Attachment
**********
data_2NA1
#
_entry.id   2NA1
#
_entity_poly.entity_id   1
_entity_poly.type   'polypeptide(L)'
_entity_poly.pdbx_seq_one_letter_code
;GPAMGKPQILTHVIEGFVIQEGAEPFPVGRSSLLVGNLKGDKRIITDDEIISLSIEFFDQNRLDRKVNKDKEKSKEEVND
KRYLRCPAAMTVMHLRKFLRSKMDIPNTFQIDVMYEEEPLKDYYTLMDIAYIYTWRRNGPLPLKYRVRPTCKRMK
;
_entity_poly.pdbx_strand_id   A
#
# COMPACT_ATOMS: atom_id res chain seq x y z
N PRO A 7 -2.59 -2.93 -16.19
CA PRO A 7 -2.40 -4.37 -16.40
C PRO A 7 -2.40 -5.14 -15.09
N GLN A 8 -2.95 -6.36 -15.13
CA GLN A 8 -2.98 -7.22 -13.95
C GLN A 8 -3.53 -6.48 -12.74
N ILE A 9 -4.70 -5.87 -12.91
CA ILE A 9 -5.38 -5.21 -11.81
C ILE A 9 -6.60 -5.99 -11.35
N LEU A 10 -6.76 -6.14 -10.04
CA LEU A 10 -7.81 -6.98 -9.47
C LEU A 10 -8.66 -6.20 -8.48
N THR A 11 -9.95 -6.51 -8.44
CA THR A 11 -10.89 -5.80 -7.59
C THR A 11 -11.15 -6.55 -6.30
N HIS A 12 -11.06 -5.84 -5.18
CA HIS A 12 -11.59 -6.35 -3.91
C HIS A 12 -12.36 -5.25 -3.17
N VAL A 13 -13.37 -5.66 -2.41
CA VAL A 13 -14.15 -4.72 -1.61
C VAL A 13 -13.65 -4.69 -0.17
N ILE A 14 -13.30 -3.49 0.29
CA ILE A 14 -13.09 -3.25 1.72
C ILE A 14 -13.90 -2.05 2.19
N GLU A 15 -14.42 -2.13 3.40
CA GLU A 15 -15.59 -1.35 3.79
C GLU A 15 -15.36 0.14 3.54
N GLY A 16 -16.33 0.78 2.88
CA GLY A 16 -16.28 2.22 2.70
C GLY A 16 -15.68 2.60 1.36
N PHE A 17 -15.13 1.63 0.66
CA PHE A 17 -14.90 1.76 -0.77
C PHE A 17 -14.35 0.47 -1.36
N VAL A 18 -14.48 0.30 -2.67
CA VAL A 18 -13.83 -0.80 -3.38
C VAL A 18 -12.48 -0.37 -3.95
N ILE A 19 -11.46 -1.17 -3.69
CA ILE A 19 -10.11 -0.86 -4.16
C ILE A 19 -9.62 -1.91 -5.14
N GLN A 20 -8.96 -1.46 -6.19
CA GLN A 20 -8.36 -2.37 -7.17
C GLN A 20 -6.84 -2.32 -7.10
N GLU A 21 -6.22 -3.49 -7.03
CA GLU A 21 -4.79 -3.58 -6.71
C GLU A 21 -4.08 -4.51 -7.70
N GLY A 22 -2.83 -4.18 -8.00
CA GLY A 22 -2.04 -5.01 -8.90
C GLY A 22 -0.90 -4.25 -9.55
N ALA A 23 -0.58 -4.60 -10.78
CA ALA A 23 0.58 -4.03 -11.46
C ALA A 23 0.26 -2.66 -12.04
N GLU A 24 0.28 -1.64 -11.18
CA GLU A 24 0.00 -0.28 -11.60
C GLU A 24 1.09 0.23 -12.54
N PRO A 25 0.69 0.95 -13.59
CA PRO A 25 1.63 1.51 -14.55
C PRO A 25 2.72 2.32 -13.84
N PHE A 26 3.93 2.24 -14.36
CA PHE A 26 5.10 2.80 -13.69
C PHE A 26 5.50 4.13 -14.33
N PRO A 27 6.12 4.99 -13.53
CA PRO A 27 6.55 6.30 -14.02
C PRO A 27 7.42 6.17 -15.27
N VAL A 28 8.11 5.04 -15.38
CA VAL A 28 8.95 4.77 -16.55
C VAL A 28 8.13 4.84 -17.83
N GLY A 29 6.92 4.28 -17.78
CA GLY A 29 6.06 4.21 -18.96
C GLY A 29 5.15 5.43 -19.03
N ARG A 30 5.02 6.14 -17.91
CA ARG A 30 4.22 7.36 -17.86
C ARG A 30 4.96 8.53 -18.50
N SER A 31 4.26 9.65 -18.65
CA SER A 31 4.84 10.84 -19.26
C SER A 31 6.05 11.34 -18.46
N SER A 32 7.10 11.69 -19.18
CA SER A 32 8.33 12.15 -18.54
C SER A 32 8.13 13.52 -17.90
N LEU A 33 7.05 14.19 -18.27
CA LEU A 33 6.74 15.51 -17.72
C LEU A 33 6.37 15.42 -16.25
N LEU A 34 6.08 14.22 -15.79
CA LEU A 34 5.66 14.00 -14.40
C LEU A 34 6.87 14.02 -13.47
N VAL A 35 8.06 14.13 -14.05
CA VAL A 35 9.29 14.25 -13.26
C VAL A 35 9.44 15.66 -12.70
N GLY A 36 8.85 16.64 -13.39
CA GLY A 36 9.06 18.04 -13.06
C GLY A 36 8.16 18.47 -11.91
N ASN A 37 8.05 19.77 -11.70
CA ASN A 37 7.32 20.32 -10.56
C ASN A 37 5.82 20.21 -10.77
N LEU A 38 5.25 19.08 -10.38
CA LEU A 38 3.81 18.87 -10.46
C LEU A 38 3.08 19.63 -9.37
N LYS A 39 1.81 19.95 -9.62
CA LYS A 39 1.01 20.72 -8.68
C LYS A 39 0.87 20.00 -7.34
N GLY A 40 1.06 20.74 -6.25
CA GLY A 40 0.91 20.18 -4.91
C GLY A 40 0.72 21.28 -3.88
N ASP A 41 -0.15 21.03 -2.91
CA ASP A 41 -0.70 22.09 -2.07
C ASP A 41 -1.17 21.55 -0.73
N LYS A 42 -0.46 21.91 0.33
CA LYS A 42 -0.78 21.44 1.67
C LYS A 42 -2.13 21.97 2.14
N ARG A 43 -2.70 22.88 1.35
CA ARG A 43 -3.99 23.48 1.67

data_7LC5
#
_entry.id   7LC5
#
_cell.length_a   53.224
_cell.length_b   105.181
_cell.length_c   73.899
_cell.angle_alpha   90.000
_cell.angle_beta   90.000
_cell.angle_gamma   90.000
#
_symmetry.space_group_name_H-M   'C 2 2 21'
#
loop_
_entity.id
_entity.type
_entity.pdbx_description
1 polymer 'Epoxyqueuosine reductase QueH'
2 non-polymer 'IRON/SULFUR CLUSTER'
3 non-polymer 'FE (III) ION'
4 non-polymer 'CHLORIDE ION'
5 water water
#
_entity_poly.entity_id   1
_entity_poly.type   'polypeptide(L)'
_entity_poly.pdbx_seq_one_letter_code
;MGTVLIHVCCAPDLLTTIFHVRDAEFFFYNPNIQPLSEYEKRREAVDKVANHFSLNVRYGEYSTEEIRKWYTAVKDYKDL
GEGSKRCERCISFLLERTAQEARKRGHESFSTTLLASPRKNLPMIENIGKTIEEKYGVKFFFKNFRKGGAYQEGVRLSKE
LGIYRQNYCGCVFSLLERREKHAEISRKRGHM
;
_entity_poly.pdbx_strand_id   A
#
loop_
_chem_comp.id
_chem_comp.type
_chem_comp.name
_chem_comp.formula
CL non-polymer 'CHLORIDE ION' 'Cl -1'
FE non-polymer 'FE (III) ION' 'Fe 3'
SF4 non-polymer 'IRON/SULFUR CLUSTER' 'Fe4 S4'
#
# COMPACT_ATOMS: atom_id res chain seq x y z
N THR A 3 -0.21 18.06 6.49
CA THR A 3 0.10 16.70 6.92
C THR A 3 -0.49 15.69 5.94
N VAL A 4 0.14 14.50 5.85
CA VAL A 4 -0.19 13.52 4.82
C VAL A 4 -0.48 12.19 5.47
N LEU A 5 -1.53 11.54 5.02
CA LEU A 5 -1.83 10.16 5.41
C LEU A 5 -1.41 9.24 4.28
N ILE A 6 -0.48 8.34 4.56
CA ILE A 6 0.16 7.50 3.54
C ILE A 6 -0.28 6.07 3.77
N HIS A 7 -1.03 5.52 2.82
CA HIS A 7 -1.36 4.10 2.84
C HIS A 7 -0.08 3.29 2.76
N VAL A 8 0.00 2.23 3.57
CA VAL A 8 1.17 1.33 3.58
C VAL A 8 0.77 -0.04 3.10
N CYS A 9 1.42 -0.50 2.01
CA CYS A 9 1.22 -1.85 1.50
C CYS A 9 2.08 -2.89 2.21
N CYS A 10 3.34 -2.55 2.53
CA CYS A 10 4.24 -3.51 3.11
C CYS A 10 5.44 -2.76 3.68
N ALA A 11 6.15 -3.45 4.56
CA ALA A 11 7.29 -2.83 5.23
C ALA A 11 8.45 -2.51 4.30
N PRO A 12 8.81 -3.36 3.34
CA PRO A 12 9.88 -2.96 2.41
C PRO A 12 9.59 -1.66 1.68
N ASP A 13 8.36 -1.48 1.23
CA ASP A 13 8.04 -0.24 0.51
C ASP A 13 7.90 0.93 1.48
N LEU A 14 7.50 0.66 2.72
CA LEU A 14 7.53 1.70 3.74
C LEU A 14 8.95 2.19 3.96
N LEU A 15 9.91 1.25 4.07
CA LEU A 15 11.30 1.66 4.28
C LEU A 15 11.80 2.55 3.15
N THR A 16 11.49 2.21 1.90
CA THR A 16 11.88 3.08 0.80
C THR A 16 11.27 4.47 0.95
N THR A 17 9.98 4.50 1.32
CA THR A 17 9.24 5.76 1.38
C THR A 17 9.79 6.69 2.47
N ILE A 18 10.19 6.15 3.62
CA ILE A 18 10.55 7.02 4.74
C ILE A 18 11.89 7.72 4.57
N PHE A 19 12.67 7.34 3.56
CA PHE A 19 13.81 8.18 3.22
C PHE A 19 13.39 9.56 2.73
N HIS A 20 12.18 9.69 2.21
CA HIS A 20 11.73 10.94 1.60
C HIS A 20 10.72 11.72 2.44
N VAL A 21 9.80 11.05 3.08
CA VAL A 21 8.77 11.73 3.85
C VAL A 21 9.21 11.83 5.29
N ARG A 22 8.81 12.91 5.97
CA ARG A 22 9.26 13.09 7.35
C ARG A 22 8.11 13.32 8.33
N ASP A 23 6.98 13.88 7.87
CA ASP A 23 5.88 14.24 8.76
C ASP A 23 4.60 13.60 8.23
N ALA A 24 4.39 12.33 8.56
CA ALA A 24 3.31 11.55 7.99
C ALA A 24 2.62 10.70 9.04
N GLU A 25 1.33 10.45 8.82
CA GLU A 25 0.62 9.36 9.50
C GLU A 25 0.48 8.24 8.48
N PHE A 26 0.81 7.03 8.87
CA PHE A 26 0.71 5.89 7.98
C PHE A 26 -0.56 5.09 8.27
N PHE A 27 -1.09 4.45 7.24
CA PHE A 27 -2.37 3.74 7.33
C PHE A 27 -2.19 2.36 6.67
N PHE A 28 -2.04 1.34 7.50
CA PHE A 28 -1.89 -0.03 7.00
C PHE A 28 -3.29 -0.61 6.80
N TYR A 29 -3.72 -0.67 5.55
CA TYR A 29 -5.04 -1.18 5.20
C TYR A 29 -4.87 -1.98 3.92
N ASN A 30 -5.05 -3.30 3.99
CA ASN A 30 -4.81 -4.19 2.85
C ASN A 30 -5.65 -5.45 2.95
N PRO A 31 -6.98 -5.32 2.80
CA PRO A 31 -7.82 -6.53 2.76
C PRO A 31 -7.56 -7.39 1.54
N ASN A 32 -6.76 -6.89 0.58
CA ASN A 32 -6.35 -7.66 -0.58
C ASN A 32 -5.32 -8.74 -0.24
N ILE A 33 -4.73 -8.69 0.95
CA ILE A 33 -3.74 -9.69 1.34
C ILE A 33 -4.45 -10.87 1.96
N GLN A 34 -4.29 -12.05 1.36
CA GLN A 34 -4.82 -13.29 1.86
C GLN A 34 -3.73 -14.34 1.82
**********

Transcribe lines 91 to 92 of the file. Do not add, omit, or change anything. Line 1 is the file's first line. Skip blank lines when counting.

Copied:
C SER A 32 8.13 13.52 -17.90
N LEU A 33 7.05 14.19 -18.27